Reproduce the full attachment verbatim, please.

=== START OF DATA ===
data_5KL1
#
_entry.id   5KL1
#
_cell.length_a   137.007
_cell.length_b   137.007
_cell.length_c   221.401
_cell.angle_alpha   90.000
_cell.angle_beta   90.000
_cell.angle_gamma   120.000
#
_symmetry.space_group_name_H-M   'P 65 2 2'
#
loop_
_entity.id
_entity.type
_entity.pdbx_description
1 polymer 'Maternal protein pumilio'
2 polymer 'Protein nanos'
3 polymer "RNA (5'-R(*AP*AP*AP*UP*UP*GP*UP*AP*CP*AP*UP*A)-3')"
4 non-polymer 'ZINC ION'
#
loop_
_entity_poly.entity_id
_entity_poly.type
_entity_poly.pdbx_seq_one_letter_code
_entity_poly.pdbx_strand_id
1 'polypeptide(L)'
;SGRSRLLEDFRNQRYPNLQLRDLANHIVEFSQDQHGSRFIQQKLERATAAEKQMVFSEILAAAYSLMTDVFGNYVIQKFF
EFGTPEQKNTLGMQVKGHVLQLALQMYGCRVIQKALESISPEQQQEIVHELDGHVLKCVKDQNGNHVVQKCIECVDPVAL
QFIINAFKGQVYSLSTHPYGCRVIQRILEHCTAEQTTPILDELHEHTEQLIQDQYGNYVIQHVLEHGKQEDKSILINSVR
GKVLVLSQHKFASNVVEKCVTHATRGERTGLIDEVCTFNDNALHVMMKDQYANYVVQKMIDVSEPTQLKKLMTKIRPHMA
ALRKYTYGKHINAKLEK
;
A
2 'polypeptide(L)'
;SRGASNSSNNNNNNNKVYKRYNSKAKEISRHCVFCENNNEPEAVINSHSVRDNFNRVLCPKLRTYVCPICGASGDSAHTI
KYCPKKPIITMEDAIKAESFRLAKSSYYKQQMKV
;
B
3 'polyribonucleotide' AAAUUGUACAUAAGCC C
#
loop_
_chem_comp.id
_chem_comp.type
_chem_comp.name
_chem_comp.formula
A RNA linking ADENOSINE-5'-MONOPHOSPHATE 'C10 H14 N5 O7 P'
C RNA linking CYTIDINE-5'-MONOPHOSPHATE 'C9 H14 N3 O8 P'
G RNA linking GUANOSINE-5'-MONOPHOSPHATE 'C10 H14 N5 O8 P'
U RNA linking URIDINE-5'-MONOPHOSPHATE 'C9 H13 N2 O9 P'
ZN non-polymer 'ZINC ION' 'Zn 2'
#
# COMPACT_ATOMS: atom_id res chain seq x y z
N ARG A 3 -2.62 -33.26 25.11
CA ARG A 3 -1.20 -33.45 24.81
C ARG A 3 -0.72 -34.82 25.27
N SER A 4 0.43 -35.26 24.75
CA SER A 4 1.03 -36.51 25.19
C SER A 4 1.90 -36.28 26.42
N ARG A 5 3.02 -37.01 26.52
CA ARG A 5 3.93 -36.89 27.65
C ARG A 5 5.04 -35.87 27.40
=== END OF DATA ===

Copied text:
data_5KL1
#
_entry.id   5KL1
#
_cell.length_a   137.007
_cell.length_b   137.007
_cell.length_c   221.401
_cell.angle_alpha   90.000
_cell.angle_beta   90.000
_cell.angle_gamma   120.000
#
_symmetry.space_group_name_H-M   'P 65 2 2'
#
loop_
_entity.id
_entity.type
_entity.pdbx_description
1 polymer 'Maternal protein pumilio'
2 polymer 'Protein nanos'
3 polymer "RNA (5'-R(*AP*AP*AP*UP*UP*GP*UP*AP*CP*AP*UP*A)-3')"
4 non-polymer 'ZINC ION'
#
loop_
_entity_poly.entity_id
_entity_poly.type
_entity_poly.pdbx_seq_one_letter_code
_entity_poly.pdbx_strand_id
1 'polypeptide(L)'
;SGRSRLLEDFRNQRYPNLQLRDLANHIVEFSQDQHGSRFIQQKLERATAAEKQMVFSEILAAAYSLMTDVFGNYVIQKFF
EFGTPEQKNTLGMQVKGHVLQLALQMYGCRVIQKALESISPEQQQEIVHELDGHVLKCVKDQNGNHVVQKCIECVDPVAL
QFIINAFKGQVYSLSTHPYGCRVIQRILEHCTAEQTTPILDELHEHTEQLIQDQYGNYVIQHVLEHGKQEDKSILINSVR
GKVLVLSQHKFASNVVEKCVTHATRGERTGLIDEVCTFNDNALHVMMKDQYANYVVQKMIDVSEPTQLKKLMTKIRPHMA
ALRKYTYGKHINAKLEK
;
A
2 'polypeptide(L)'
;SRGASNSSNNNNNNNKVYKRYNSKAKEISRHCVFCENNNEPEAVINSHSVRDNFNRVLCPKLRTYVCPICGASGDSAHTI
KYCPKKPIITMEDAIKAESFRLAKSSYYKQQMKV
;
B
3 'polyribonucleotide' AAAUUGUACAUAAGCC C
#
loop_
_chem_comp.id
_chem_comp.type
_chem_comp.name
_chem_comp.formula
A RNA linking ADENOSINE-5'-MONOPHOSPHATE 'C10 H14 N5 O7 P'
C RNA linking CYTIDINE-5'-MONOPHOSPHATE 'C9 H14 N3 O8 P'
G RNA linking GUANOSINE-5'-MONOPHOSPHATE 'C10 H14 N5 O8 P'
U RNA linking URIDINE-5'-MONOPHOSPHATE 'C9 H13 N2 O9 P'
ZN non-polymer 'ZINC ION' 'Zn 2'
#
# COMPACT_ATOMS: atom_id res chain seq x y z
N ARG A 3 -2.62 -33.26 25.11
CA ARG A 3 -1.20 -33.45 24.81
C ARG A 3 -0.72 -34.82 25.27
N SER A 4 0.43 -35.26 24.75
CA SER A 4 1.03 -36.51 25.19
C SER A 4 1.90 -36.28 26.42
N ARG A 5 3.02 -37.01 26.52
CA ARG A 5 3.93 -36.89 27.65
C ARG A 5 5.04 -35.87 27.40